There is a different face on the problem of hunger here. It isn't the Omar of Feed My Starving Children nor the dirty African child that we might see on TV. Hunger isn't just distended bellies and eating dirt, though it definitely and sadly includes such things. Hunger isn't something deserved, nor is it reserved for the dumb, lazy, colored, or pagan. A child who has only eaten dirt today may not be hungry, but she is malnourished. The same concept occurs here. In La Paz, potatoes, rice, and bread are fairly easy to come by and fairly inexpensive. So why are most of the women who are begging on the streets rather large? They don't look like they are wasting away. Hunger is deceiving. These women may only be eating carbohydrates, which bloat their bodies but offer no protein. Lack of protein causes all kinds of problems, including water retention, which may be part of the reason the women here don't look hungry. Hunger here affects men differently. It is an interesting pattern. The men on the streets look thin, the women look heavier. However, both genders are affected in height. I have seen some women who don't even come up to my chin! And we all walk together on the same streets, the rich, the poor, the hungry, the fed, the gringos, the Bolivians. Not all Bolivians are hungry. But it isn't hard to spot one who could be blessed by a meal. Perhaps when we see a hungry person we should not see them as hungry, but as a person. Such a stigma. How can we be so petty? They are people. Let's treat them as such. Perhaps we should follow Christ's lead and prepare a banquet feast for them and love them as Jesus does. Not to validate our wealth by offering a handout. Not to look compassionate, but to be compassionate. Not to appear pious, but to honor Christ. A face may be hungry, but hunger isn't a face. Hunger doesn't have a face. A person has a face.

Friday, November 7, 2008

La Paz. The name of the city we have been in for ten days means "Peace," or "The Peace." I love it here. Though I wouldn't say "Peace" is necessarily the best all-encompassing word to describe this city, I am at peace here in ways that are very different than in the States. I love waking up here to peaceful mountain mornings. There is peace in knowing that there is a reality outside of the quest for wealth, power, popularity, or at least the ability to pay bills. I feel so bogged down in the United States. How can I afford this or that and am I in the right vocation? Should I live here or there and what should I look like and who should I know or at least know about? None of that seems to matter to me here. I walk around in the city and there are not only new places to discover, there are dreams forming. The things that God could do here seem limitless. I sometimes want to stay here forever. Who knows? Maybe I will!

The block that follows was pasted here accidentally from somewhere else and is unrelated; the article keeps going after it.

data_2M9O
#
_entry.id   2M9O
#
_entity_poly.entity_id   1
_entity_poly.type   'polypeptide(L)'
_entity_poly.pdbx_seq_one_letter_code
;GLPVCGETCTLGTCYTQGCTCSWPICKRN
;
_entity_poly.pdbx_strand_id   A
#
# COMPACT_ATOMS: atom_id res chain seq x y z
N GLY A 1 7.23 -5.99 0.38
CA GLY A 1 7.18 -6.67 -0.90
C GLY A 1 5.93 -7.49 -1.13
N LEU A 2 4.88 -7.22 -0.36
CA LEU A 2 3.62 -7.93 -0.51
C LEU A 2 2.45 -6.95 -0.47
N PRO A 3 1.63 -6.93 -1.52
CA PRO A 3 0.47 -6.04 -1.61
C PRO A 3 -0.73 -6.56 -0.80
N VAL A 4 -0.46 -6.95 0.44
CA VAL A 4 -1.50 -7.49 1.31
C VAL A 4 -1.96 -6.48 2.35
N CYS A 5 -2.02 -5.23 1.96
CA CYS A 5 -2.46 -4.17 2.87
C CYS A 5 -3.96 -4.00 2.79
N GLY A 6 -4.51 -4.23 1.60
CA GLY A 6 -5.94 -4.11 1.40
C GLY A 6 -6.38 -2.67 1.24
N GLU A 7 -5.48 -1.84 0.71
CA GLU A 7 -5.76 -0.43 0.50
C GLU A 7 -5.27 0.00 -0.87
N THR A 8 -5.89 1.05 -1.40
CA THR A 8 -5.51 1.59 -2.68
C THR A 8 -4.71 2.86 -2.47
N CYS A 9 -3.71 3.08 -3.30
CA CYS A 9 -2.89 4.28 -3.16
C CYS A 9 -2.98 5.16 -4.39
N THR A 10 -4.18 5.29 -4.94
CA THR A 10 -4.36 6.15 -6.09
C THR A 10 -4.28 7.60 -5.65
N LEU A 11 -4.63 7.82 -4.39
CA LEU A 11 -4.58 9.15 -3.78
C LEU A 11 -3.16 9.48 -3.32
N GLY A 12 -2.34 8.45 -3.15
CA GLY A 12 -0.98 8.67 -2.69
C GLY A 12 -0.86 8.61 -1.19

We started school on Wednesday. We had been waiting to see if we would be going to Caranavi anytime soon, but things are still up in the air with that. I don't mind. I love it here. So we pulled out all of the books and jumped right in. The kids were already familiar with the homeschool curriculum. They spent a couple weeks with it in the States. I hope we can have fun with it.
Meanwhile, the afternoons and evenings have been full of dinners here and there, exploring the town, or just relaxing to movies. I love the family we are lving with here in La Paz. Today the two year old finally started talking to me. Before that he just looked at me silently or walked away or would ruun away screaming and crying. His mother Marielle has been so kind. She will talk to me about all kinds of stuff even though I barely know Spanish. She doesn't treat me like I am dumb just because I can't say very much. Sometimes it feels like a stab at my intelligence not to be able to say basic sentences, but I am learning a lot and getting verb tenses and all that jazz. When we come back to La Paz I hope to be able to actually talk with Marielle.
Last weekend we ran into a bunch of my friends from when I was here the first time. I have seen the band Suma Qhana, my friends from El Redentor, and even a friend from northern Peru who is here with YWAM. I have also made new friends and gotten to know a family from Maryland.
We have great thunder storms here. I love hearing the rain hit the roof. It usually doesn't rain for long, and then life resumes. I can't wait to see what tomorrow will bring.